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Travel heats up on 100th anniversary of South Pole ‘discovery’

By plane and by skis, a steady stream of visitors is flocking to the South Pole in time for the centennial celebrations of two pioneering Antarctic expeditions.

A hundred years ago, on Dec. 14, 1911, Norwegian explorer Roald Amundsen and his team became the first humans to reach the geographic South Pole, which sits in a lifeless desert nearly 1,000 miles from the Antarctic coast.

A little more than a month later, on Jan. 17, 1912, British explorer Robert Falcon Scott and his team also reached the South Pole, but they died on the return journey.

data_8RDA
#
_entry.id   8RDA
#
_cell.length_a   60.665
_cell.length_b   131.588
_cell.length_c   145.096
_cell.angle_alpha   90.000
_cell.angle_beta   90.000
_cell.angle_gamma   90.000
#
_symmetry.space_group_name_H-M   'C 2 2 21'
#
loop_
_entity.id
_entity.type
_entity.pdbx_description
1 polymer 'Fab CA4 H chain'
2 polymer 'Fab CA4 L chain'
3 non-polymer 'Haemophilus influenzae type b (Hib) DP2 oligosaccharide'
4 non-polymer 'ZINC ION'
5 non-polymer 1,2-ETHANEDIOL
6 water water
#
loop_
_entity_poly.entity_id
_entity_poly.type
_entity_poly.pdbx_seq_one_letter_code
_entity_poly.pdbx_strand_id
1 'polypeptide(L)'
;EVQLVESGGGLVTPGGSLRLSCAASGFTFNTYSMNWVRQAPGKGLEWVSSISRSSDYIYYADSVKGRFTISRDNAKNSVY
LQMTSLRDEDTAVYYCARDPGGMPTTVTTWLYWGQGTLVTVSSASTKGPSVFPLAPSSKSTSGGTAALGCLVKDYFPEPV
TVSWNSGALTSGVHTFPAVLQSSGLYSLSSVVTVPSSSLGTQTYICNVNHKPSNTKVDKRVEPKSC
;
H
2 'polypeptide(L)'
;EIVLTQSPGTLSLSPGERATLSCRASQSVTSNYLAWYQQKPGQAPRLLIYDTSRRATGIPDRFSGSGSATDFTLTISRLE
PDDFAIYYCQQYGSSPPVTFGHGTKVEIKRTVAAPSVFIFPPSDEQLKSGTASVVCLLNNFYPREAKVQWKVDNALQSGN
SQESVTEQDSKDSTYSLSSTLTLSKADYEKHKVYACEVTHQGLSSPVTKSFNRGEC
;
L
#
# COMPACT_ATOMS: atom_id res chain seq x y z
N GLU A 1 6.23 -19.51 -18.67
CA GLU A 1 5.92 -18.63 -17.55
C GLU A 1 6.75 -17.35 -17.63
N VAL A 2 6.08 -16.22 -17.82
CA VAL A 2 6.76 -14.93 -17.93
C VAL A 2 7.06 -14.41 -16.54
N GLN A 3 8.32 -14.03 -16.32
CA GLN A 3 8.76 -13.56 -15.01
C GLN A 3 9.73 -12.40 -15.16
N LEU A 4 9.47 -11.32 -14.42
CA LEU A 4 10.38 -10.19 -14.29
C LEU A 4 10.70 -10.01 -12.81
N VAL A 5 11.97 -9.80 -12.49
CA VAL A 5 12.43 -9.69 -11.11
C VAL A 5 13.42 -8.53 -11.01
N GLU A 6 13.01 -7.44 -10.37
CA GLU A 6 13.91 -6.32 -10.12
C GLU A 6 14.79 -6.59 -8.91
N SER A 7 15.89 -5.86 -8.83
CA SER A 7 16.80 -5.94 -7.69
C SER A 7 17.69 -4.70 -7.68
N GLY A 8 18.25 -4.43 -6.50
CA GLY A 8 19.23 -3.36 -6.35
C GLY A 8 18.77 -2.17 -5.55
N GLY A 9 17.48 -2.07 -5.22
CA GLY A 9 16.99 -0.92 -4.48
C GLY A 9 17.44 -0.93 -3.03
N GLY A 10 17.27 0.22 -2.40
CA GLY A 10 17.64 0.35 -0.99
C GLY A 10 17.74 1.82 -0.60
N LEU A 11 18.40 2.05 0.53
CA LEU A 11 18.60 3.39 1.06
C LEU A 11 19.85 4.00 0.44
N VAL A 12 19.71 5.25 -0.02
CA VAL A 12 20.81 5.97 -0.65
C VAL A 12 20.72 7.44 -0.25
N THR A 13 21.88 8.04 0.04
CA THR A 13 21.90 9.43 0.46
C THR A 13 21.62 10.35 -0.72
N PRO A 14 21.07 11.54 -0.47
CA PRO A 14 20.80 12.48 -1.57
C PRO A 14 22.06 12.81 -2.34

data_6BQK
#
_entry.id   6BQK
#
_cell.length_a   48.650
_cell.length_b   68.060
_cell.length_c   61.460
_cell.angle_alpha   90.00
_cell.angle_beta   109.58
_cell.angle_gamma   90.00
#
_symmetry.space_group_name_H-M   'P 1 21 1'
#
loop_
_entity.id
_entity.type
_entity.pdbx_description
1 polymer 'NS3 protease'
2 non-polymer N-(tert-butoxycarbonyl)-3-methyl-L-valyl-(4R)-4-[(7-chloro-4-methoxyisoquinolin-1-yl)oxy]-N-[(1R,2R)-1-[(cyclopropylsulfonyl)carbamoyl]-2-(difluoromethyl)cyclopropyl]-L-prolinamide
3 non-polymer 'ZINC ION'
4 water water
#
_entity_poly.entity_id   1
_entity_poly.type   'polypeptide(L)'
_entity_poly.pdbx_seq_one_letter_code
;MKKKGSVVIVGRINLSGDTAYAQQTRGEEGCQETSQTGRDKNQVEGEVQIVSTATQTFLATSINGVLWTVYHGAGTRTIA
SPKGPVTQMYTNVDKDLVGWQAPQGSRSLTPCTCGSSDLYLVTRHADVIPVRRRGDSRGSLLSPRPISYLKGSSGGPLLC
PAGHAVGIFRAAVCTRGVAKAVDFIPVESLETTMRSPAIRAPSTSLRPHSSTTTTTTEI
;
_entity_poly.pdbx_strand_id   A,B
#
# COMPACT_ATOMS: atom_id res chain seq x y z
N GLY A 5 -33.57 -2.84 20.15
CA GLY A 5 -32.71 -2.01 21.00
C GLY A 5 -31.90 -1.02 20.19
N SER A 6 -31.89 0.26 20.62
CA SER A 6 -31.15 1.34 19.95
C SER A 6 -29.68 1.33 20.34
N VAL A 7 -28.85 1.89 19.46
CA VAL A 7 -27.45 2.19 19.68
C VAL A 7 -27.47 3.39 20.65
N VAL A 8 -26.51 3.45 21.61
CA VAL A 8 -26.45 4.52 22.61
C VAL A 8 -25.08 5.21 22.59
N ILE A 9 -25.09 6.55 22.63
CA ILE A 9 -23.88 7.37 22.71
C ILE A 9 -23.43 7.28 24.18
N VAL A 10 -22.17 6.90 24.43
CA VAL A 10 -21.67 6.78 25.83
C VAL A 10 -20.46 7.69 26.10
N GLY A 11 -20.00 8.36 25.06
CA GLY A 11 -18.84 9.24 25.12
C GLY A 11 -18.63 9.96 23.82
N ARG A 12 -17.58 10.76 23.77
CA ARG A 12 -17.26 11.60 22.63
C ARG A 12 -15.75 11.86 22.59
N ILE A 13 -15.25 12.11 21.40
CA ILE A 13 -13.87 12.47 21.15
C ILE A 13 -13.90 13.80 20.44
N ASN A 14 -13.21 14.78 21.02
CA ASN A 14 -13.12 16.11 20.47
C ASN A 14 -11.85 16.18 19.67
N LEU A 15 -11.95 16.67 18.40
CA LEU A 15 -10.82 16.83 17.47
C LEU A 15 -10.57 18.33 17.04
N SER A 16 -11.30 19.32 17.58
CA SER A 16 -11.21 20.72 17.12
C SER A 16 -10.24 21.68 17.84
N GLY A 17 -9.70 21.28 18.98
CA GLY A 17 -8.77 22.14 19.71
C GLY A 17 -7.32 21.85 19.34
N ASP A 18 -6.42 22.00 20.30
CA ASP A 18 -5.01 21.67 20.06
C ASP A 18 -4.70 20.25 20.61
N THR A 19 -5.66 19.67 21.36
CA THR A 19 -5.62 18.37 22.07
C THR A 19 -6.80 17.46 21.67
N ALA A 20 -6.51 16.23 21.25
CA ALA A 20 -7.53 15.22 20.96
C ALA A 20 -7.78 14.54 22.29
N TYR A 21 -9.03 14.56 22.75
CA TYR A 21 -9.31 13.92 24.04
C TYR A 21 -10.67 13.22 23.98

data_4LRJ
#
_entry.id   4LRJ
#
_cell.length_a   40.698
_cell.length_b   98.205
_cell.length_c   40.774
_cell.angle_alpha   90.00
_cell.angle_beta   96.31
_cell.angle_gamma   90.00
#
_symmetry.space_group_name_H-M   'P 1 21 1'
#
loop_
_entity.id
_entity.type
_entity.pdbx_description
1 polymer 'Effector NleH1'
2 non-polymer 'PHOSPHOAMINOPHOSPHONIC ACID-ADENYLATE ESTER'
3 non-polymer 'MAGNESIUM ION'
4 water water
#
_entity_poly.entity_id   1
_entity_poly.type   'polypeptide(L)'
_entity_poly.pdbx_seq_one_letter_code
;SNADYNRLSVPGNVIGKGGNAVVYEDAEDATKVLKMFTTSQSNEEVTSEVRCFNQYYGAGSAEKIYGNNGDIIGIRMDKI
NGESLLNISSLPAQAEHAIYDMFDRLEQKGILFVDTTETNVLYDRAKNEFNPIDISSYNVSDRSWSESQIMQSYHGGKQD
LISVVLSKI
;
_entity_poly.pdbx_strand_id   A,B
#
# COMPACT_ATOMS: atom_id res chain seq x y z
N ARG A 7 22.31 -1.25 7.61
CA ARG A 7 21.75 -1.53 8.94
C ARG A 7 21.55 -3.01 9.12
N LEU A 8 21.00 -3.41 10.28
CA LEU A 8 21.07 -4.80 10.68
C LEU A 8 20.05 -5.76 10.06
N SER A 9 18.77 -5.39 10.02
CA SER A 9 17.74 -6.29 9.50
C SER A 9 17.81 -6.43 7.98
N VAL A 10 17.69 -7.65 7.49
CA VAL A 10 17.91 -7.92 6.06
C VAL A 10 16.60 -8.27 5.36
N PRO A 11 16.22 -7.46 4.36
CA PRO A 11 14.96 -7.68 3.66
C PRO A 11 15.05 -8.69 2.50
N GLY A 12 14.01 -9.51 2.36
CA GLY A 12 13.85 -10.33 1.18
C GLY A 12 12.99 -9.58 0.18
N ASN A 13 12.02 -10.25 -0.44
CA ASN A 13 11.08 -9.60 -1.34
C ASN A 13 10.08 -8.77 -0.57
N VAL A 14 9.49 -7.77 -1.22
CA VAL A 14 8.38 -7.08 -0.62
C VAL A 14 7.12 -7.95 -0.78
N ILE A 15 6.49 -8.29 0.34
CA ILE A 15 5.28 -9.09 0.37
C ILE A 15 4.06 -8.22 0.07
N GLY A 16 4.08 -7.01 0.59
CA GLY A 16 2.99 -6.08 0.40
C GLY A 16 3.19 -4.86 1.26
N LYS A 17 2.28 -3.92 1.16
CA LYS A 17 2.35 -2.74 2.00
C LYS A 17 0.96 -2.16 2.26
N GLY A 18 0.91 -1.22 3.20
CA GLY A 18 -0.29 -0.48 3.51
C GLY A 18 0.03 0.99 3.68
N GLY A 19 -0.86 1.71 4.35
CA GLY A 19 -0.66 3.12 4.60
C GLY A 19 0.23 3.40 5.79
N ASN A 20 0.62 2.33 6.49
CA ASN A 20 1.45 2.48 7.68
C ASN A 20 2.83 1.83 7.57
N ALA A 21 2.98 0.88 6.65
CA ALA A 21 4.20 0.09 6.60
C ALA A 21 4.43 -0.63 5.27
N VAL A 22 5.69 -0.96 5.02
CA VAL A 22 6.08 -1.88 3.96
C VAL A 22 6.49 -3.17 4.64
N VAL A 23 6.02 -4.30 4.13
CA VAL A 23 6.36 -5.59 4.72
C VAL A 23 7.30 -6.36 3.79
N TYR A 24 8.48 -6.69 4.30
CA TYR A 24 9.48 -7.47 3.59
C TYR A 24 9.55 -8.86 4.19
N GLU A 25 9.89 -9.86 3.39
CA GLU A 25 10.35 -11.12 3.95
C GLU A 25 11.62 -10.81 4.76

Today, some intrepid travelers still make it to Earth's southernmost point, though they're only a small fraction of the approximately 30,000 people who visit Antarctica each year, according to the International Association of Antarctica Tour Operators.

Click here for the full report by National Geographic.